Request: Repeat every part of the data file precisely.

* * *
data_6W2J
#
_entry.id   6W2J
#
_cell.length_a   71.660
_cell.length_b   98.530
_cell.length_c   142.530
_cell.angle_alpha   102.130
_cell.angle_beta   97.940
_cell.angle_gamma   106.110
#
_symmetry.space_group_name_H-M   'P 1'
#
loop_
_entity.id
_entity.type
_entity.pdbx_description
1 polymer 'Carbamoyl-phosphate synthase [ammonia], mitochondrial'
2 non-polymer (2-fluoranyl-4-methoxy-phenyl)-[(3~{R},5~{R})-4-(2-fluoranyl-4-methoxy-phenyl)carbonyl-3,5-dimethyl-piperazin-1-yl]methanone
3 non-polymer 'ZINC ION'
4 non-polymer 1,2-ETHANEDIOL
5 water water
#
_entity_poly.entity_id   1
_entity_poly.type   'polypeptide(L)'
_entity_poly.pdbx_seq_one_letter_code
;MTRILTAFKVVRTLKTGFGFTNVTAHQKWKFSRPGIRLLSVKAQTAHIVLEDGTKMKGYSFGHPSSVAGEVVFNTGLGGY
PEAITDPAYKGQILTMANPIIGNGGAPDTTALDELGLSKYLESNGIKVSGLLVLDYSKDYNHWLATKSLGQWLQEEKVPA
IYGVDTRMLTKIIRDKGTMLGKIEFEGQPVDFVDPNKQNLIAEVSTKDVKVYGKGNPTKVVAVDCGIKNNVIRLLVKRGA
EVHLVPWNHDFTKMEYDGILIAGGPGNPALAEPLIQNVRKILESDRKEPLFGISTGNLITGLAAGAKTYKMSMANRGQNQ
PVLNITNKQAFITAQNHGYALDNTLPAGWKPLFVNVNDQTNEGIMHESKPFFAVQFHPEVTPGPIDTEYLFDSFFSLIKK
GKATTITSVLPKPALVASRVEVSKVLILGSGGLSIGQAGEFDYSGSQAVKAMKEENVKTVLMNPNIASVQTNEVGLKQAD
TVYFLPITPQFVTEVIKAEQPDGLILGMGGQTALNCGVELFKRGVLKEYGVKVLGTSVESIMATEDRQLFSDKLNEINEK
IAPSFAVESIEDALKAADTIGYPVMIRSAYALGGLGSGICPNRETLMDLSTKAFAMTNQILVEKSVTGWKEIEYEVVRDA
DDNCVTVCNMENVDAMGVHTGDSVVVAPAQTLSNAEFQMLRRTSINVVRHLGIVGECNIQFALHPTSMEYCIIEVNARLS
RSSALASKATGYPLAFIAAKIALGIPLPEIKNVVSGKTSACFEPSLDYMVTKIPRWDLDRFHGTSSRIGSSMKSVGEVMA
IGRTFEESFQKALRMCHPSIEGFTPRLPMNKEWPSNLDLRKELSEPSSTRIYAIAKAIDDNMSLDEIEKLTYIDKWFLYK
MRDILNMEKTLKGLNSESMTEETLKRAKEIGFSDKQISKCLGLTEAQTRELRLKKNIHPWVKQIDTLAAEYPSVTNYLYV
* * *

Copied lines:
data_6W2J
#
_entry.id   6W2J
#
_cell.length_a   71.660
_cell.length_b   98.530
_cell.length_c   142.530
_cell.angle_alpha   102.130
_cell.angle_beta   97.940
_cell.angle_gamma   106.110
#
_symmetry.space_group_name_H-M   'P 1'
#
loop_
_entity.id
_entity.type
_entity.pdbx_description
1 polymer 'Carbamoyl-phosphate synthase [ammonia], mitochondrial'
2 non-polymer (2-fluoranyl-4-methoxy-phenyl)-[(3~{R},5~{R})-4-(2-fluoranyl-4-methoxy-phenyl)carbonyl-3,5-dimethyl-piperazin-1-yl]methanone
3 non-polymer 'ZINC ION'
4 non-polymer 1,2-ETHANEDIOL
5 water water
#
_entity_poly.entity_id   1
_entity_poly.type   'polypeptide(L)'
_entity_poly.pdbx_seq_one_letter_code
;MTRILTAFKVVRTLKTGFGFTNVTAHQKWKFSRPGIRLLSVKAQTAHIVLEDGTKMKGYSFGHPSSVAGEVVFNTGLGGY
PEAITDPAYKGQILTMANPIIGNGGAPDTTALDELGLSKYLESNGIKVSGLLVLDYSKDYNHWLATKSLGQWLQEEKVPA
IYGVDTRMLTKIIRDKGTMLGKIEFEGQPVDFVDPNKQNLIAEVSTKDVKVYGKGNPTKVVAVDCGIKNNVIRLLVKRGA
EVHLVPWNHDFTKMEYDGILIAGGPGNPALAEPLIQNVRKILESDRKEPLFGISTGNLITGLAAGAKTYKMSMANRGQNQ
PVLNITNKQAFITAQNHGYALDNTLPAGWKPLFVNVNDQTNEGIMHESKPFFAVQFHPEVTPGPIDTEYLFDSFFSLIKK
GKATTITSVLPKPALVASRVEVSKVLILGSGGLSIGQAGEFDYSGSQAVKAMKEENVKTVLMNPNIASVQTNEVGLKQAD
TVYFLPITPQFVTEVIKAEQPDGLILGMGGQTALNCGVELFKRGVLKEYGVKVLGTSVESIMATEDRQLFSDKLNEINEK
IAPSFAVESIEDALKAADTIGYPVMIRSAYALGGLGSGICPNRETLMDLSTKAFAMTNQILVEKSVTGWKEIEYEVVRDA
DDNCVTVCNMENVDAMGVHTGDSVVVAPAQTLSNAEFQMLRRTSINVVRHLGIVGECNIQFALHPTSMEYCIIEVNARLS
RSSALASKATGYPLAFIAAKIALGIPLPEIKNVVSGKTSACFEPSLDYMVTKIPRWDLDRFHGTSSRIGSSMKSVGEVMA
IGRTFEESFQKALRMCHPSIEGFTPRLPMNKEWPSNLDLRKELSEPSSTRIYAIAKAIDDNMSLDEIEKLTYIDKWFLYK
MRDILNMEKTLKGLNSESMTEETLKRAKEIGFSDKQISKCLGLTEAQTRELRLKKNIHPWVKQIDTLAAEYPSVTNYLYV